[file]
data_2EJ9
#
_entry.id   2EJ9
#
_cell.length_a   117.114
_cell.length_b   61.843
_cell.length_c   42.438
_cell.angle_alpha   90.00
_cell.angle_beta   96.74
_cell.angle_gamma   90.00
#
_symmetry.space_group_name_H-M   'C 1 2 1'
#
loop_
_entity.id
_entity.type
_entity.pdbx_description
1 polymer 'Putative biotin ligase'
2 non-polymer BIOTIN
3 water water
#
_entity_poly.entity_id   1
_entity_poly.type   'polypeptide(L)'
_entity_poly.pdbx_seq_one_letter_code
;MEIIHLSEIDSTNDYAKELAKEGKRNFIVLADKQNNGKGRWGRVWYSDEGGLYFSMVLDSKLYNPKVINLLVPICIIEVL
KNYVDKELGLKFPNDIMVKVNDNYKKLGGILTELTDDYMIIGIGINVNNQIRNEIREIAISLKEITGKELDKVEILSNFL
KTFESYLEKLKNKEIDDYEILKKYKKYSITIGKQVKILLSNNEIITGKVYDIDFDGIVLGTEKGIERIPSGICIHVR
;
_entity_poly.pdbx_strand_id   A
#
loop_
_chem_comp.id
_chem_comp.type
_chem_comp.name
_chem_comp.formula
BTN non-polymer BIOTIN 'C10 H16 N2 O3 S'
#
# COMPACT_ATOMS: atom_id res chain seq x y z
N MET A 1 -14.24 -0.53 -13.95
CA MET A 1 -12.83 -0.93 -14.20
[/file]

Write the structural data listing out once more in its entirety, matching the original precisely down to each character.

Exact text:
data_2EJ9
#
_entry.id   2EJ9
#
_cell.length_a   117.114
_cell.length_b   61.843
_cell.length_c   42.438
_cell.angle_alpha   90.00
_cell.angle_beta   96.74
_cell.angle_gamma   90.00
#
_symmetry.space_group_name_H-M   'C 1 2 1'
#
loop_
_entity.id
_entity.type
_entity.pdbx_description
1 polymer 'Putative biotin ligase'
2 non-polymer BIOTIN
3 water water
#
_entity_poly.entity_id   1
_entity_poly.type   'polypeptide(L)'
_entity_poly.pdbx_seq_one_letter_code
;MEIIHLSEIDSTNDYAKELAKEGKRNFIVLADKQNNGKGRWGRVWYSDEGGLYFSMVLDSKLYNPKVINLLVPICIIEVL
KNYVDKELGLKFPNDIMVKVNDNYKKLGGILTELTDDYMIIGIGINVNNQIRNEIREIAISLKEITGKELDKVEILSNFL
KTFESYLEKLKNKEIDDYEILKKYKKYSITIGKQVKILLSNNEIITGKVYDIDFDGIVLGTEKGIERIPSGICIHVR
;
_entity_poly.pdbx_strand_id   A
#
loop_
_chem_comp.id
_chem_comp.type
_chem_comp.name
_chem_comp.formula
BTN non-polymer BIOTIN 'C10 H16 N2 O3 S'
#
# COMPACT_ATOMS: atom_id res chain seq x y z
N MET A 1 -14.24 -0.53 -13.95
CA MET A 1 -12.83 -0.93 -14.20